Help from a LinkedIn Group: Ordering WordPress Custom Field Items
In general, I’m not as thrilled with LinkedIn as I had hoped I’d be. Like a lot of social media platforms, it draws its share of spammers, shills, and snake-oil salespeople. However, one LinkedIn group I belong to has proven itself to be of benefit time and again: the WordPress group. I’ve gotten useful answers for several WordPress issues I’ve faced over the last several months. There are some really capable and helpful people in the group. I was once given a solution to a problem by Mike Little, who I recognized only later is the guy who, with Matt Mullenweg, started the WordPress project.
Most recently, I needed a way to order WordPress custom fields easily (easily enough that it made sense to clients who would have to maintain their site). By default, custom field items are displayed in the order in which they are created. This is a problem if you want to add a new item and display it at the top of the list.
Mike Schinkel, a web marketing strategist from Atlanta, stepped in with a solution. (How cool is that? I can get coding assistance from someone several hundred miles away!) Mike Schinkel is one of the more active and helpful folks on the LinkedIn WordPress group, and he’s worth connecting with and following. He runs a WordPress business conference (among other conferences) and is Executive Director of Startup Atlanta. I’d guess he’s fairly busy, but he takes time help people like me with limited coding skills.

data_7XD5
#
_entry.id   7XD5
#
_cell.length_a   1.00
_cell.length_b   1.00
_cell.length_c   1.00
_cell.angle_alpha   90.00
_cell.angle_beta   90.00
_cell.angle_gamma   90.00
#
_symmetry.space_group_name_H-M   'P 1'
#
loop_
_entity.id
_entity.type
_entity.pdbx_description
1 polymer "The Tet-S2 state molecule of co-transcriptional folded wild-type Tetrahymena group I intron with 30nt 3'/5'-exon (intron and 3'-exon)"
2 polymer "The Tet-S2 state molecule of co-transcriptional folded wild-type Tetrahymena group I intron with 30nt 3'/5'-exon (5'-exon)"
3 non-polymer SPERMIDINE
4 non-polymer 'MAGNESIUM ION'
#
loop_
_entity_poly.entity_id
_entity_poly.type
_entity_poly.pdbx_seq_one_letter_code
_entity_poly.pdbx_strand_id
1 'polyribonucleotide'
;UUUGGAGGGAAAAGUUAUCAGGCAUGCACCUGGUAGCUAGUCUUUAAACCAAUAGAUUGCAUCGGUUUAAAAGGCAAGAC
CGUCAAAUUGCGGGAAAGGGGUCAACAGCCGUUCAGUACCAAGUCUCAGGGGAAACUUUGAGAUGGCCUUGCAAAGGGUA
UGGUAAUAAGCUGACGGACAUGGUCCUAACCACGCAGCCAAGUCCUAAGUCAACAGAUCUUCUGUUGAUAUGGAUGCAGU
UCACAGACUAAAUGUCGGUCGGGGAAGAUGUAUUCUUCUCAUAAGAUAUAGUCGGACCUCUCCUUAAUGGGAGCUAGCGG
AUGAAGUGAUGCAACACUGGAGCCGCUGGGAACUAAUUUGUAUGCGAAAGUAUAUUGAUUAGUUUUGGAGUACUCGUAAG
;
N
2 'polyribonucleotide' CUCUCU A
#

His solution is so clean and simple I wanted to share it here. One of the beauties of it is that, not only does it organize the custom field items on the page in the order you want, but it also organizes the items in order in the page admin area, taking advantage of WordPress’ default alpha organization.
Essentially, you create custom field items with names like so: item-1, item-2, item-3, etc. As you might guess, item-1 is meant to show first on the custom field listing. Want to make item-1 show second? Change the custom field name to item-2, then rename the other items to complete the reorganization (you can’t have more than one value for each name in this scenario).
On the page template, the code to call the items in order looks like this:
ID, "item-$i", true); if (empty($item)) break; echo ''.$item.''; } ?>
I used this to display thumbnails and a short description for artwork on a recently launched artist’s website. As she adds new pieces, or if she decides to emphasize different pieces on a category page, she can easily rename the existing custom fields to reorganize items.
One of the caveats of this solution is that the custom field names must start with -1 and be sequential. Going from "item-1" to "item-3", with no "item-2", breaks it.